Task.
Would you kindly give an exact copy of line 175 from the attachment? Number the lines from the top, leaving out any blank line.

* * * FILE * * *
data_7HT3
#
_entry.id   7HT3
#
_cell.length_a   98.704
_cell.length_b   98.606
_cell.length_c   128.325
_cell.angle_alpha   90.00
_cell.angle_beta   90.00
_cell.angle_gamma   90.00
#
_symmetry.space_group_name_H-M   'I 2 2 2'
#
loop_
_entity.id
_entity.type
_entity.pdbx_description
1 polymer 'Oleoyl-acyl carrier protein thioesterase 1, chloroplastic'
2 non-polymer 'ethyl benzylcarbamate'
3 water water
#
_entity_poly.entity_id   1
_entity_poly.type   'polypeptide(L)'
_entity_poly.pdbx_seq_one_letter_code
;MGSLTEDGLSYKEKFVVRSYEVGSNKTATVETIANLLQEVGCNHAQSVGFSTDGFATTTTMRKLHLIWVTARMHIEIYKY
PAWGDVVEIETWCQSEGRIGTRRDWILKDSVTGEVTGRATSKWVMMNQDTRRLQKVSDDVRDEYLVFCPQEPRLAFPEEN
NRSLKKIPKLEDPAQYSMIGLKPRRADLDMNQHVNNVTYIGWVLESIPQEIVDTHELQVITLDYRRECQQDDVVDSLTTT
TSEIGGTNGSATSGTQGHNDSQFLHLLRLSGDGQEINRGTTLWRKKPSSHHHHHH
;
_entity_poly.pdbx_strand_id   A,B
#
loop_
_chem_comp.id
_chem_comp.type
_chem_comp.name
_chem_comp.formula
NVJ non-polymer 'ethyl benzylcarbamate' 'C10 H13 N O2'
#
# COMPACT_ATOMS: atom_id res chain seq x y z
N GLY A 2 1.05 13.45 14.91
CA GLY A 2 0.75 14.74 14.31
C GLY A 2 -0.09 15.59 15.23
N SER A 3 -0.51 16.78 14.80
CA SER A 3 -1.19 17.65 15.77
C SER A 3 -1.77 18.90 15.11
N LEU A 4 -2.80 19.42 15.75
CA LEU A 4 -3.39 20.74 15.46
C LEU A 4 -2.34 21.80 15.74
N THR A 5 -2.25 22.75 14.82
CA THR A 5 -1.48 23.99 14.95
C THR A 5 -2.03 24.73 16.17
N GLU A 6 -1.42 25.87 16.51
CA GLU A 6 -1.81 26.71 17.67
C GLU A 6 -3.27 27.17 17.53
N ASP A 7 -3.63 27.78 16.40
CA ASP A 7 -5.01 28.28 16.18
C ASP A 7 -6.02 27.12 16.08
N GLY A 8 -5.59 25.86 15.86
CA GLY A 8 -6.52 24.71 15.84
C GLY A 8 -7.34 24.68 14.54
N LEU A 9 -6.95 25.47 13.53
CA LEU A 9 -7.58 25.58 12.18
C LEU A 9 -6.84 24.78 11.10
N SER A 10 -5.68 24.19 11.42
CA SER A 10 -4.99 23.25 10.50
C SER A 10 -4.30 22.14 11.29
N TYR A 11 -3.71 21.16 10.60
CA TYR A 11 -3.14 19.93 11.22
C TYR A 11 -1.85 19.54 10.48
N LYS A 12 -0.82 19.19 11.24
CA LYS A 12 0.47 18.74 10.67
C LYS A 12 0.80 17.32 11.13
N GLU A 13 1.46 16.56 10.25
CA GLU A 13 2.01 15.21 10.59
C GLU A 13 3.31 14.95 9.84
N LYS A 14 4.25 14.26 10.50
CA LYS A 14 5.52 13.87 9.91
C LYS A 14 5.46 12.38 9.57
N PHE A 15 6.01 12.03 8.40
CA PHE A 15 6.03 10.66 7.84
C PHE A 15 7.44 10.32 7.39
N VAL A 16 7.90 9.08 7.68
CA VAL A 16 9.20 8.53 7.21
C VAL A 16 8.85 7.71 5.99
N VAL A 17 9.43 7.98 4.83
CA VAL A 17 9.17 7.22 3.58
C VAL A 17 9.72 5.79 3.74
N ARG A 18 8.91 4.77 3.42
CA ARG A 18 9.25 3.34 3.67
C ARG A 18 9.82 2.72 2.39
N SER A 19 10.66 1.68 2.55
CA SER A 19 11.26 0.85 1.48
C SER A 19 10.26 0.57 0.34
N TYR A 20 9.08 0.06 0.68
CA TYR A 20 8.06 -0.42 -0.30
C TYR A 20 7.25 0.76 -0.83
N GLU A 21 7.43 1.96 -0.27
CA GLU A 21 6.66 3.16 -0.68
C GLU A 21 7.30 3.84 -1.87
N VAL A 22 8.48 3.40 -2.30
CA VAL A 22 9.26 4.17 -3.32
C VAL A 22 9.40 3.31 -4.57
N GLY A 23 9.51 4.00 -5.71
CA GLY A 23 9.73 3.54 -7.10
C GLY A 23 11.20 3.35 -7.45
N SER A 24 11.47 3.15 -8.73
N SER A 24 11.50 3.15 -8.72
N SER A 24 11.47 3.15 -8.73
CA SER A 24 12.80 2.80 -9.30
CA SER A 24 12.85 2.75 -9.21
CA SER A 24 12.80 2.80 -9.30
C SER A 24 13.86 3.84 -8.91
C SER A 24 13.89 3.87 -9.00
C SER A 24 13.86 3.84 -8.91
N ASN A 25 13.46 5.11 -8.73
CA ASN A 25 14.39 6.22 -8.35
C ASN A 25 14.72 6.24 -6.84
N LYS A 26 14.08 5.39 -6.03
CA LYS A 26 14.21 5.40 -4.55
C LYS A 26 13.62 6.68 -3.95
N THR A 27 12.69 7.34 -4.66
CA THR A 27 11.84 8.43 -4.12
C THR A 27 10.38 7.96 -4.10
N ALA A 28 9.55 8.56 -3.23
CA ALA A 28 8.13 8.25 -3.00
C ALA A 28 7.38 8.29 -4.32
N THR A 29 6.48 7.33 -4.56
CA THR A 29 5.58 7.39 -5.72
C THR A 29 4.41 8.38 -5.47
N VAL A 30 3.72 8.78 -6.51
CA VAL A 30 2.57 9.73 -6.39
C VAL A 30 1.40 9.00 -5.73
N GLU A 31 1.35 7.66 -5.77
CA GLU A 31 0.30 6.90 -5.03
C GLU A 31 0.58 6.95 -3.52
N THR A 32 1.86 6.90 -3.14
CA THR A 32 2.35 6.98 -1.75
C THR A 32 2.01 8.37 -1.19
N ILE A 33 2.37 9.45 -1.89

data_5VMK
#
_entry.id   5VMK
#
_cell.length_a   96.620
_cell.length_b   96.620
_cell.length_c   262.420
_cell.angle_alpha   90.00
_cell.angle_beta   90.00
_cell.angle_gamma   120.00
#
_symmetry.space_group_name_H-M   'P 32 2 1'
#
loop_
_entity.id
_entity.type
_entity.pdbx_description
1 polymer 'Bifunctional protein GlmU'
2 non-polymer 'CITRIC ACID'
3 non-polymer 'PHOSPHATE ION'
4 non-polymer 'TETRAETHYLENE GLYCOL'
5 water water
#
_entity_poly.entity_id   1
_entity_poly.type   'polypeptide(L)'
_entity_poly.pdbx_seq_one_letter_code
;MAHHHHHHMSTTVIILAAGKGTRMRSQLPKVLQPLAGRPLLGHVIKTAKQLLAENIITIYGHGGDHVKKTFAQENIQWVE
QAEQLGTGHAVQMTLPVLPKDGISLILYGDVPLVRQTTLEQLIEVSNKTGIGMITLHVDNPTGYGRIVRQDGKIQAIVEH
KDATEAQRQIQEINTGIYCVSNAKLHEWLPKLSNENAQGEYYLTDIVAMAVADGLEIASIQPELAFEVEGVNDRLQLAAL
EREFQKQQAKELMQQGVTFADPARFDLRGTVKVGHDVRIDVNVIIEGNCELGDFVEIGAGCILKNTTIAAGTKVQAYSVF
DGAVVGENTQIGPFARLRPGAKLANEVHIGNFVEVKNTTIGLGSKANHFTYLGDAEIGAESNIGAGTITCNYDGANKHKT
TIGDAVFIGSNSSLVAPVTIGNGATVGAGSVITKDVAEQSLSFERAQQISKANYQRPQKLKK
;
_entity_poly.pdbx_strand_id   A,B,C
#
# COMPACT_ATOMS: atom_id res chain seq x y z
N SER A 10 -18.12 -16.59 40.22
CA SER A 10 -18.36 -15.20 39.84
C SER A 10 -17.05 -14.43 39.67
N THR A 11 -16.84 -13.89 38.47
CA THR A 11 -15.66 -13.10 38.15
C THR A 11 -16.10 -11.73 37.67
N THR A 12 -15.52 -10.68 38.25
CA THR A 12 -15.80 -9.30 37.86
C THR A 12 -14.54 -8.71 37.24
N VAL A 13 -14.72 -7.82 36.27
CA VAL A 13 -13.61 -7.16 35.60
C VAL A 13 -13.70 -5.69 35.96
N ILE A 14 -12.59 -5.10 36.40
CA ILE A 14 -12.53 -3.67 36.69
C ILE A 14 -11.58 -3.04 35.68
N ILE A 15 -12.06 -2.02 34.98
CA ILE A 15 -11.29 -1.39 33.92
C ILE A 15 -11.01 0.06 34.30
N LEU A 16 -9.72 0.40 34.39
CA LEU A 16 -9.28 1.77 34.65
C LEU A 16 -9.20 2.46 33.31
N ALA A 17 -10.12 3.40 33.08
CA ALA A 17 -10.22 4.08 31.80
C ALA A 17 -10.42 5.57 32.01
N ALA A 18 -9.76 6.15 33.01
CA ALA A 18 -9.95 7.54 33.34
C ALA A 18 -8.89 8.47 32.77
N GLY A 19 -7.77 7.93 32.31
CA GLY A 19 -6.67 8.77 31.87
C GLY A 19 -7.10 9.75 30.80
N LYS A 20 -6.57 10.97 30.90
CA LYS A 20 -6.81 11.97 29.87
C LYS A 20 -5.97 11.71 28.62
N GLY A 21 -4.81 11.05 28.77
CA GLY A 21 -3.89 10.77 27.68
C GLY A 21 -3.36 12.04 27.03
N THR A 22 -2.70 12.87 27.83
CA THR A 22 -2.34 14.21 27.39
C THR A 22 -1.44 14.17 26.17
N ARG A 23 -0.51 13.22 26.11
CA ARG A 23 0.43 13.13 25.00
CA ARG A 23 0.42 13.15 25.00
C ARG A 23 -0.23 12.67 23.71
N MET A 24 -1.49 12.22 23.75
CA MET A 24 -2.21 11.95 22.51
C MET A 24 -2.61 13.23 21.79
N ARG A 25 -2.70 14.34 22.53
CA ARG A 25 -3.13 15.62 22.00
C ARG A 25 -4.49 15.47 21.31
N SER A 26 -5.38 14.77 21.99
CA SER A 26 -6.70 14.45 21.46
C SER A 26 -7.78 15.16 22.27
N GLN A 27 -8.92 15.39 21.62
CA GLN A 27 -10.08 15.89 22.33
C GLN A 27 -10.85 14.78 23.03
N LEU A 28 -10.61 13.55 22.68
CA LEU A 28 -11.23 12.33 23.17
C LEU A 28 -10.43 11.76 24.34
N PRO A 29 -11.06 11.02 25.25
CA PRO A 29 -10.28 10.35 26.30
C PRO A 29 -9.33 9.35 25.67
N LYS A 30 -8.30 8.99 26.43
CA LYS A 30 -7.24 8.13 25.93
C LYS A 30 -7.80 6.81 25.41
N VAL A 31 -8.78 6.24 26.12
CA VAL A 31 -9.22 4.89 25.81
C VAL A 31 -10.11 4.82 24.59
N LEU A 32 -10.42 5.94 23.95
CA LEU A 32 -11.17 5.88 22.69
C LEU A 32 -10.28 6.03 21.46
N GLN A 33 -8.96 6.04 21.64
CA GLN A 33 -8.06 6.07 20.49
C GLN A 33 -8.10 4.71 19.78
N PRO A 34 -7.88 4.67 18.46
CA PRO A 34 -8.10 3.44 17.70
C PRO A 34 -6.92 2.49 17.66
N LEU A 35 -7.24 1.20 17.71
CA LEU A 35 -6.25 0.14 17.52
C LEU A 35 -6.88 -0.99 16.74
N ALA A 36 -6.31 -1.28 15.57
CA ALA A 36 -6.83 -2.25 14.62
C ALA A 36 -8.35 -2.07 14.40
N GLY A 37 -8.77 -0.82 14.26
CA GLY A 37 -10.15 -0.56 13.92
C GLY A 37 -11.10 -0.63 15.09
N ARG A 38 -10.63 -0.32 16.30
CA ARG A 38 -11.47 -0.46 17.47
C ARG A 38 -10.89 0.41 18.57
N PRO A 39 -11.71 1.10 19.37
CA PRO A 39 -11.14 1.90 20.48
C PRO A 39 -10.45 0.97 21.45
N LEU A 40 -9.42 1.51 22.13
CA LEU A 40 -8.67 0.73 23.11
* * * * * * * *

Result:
# COMPACT_ATOMS: atom_id res chain seq x y z